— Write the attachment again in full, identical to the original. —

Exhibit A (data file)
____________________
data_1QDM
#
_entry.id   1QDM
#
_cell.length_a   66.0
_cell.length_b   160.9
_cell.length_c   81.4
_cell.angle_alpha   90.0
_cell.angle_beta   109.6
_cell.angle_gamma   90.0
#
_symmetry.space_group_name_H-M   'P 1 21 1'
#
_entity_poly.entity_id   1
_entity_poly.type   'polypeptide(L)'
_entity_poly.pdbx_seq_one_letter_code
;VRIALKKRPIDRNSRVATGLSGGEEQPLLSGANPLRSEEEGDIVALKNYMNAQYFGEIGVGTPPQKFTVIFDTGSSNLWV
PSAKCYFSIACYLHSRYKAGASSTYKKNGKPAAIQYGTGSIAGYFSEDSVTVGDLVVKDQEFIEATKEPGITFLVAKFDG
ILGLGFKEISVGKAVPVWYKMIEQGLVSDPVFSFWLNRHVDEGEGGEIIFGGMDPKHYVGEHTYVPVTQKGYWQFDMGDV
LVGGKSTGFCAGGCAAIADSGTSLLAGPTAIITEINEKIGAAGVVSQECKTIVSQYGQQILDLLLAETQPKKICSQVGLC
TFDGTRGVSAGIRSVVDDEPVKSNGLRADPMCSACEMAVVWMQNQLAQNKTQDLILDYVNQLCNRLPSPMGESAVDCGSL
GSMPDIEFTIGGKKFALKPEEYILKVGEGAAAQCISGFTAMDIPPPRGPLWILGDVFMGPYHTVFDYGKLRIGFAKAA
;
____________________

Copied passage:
data_1QDM
#
_entry.id   1QDM
#
_cell.length_a   66.0
_cell.length_b   160.9
_cell.length_c   81.4
_cell.angle_alpha   90.0
_cell.angle_beta   109.6
_cell.angle_gamma   90.0
#
_symmetry.space_group_name_H-M   'P 1 21 1'
#
_entity_poly.entity_id   1
_entity_poly.type   'polypeptide(L)'
_entity_poly.pdbx_seq_one_letter_code
;VRIALKKRPIDRNSRVATGLSGGEEQPLLSGANPLRSEEEGDIVALKNYMNAQYFGEIGVGTPPQKFTVIFDTGSSNLWV
PSAKCYFSIACYLHSRYKAGASSTYKKNGKPAAIQYGTGSIAGYFSEDSVTVGDLVVKDQEFIEATKEPGITFLVAKFDG
ILGLGFKEISVGKAVPVWYKMIEQGLVSDPVFSFWLNRHVDEGEGGEIIFGGMDPKHYVGEHTYVPVTQKGYWQFDMGDV
LVGGKSTGFCAGGCAAIADSGTSLLAGPTAIITEINEKIGAAGVVSQECKTIVSQYGQQILDLLLAETQPKKICSQVGLC
TFDGTRGVSAGIRSVVDDEPVKSNGLRADPMCSACEMAVVWMQNQLAQNKTQDLILDYVNQLCNRLPSPMGESAVDCGSL
GSMPDIEFTIGGKKFALKPEEYILKVGEGAAAQCISGFTAMDIPPPRGPLWILGDVFMGPYHTVFDYGKLRIGFAKAA
;